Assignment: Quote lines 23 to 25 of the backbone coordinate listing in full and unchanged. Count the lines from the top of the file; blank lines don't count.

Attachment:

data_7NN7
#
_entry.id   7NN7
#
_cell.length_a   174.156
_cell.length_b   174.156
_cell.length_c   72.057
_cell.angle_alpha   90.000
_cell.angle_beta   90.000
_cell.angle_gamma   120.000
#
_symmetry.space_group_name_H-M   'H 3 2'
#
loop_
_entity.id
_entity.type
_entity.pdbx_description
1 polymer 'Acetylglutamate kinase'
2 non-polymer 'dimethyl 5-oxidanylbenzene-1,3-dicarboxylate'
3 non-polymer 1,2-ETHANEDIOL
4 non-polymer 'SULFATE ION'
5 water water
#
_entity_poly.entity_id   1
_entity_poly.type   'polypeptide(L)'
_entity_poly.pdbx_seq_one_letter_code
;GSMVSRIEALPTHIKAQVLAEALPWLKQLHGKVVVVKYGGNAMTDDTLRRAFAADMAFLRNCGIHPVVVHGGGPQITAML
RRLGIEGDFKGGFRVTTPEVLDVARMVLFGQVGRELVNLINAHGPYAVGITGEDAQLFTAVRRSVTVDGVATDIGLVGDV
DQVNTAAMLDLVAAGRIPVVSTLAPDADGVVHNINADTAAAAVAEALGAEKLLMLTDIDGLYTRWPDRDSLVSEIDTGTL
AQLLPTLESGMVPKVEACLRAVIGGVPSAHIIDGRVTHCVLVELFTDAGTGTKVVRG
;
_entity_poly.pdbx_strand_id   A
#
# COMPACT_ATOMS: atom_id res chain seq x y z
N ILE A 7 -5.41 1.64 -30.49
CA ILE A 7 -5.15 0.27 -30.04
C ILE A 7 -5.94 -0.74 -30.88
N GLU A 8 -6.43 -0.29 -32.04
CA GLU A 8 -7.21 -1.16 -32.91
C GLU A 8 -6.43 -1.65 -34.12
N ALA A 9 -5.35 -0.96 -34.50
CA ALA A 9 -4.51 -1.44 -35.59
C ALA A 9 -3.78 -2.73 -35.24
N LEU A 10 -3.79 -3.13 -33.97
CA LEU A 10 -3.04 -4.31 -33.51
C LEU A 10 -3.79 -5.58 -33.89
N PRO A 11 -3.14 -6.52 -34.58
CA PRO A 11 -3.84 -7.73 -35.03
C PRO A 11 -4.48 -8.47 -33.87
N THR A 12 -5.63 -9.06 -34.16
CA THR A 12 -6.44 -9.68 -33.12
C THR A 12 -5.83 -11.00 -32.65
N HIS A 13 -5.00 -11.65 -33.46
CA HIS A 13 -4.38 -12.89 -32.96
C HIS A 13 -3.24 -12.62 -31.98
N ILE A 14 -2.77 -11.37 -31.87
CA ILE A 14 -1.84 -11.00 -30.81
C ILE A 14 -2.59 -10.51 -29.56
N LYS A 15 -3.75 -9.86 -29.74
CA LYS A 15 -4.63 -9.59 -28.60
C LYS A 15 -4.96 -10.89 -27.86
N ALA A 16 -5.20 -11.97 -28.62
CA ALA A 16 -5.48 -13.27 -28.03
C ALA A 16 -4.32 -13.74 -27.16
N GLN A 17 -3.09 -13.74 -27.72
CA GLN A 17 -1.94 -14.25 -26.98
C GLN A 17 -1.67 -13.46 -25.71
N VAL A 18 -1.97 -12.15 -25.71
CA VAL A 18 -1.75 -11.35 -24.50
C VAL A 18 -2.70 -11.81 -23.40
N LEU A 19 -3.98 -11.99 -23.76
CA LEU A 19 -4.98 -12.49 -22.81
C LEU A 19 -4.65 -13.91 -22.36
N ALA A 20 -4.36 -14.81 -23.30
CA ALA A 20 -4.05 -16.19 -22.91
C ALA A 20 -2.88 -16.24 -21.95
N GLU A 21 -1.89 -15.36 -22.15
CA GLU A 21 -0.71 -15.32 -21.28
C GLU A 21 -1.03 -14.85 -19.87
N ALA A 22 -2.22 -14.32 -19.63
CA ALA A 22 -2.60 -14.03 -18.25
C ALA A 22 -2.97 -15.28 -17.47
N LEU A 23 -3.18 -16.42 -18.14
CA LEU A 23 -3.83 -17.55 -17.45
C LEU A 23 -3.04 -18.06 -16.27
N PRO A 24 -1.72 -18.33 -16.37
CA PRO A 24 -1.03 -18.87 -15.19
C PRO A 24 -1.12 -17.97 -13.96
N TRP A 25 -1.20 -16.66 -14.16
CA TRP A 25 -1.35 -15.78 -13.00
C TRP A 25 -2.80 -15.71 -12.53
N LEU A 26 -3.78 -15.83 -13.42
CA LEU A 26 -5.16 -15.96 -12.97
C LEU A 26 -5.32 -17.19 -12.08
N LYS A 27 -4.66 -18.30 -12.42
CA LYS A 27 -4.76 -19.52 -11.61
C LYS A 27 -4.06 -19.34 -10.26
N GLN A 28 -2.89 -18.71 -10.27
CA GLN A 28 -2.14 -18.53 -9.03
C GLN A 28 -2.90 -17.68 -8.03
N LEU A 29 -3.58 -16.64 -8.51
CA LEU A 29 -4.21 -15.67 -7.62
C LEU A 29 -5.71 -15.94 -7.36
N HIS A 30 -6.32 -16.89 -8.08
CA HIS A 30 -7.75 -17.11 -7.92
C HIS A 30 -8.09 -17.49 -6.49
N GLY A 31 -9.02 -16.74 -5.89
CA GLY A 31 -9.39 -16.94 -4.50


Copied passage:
#
_entity_poly.entity_id   1
_entity_poly.type   'polypeptide(L)'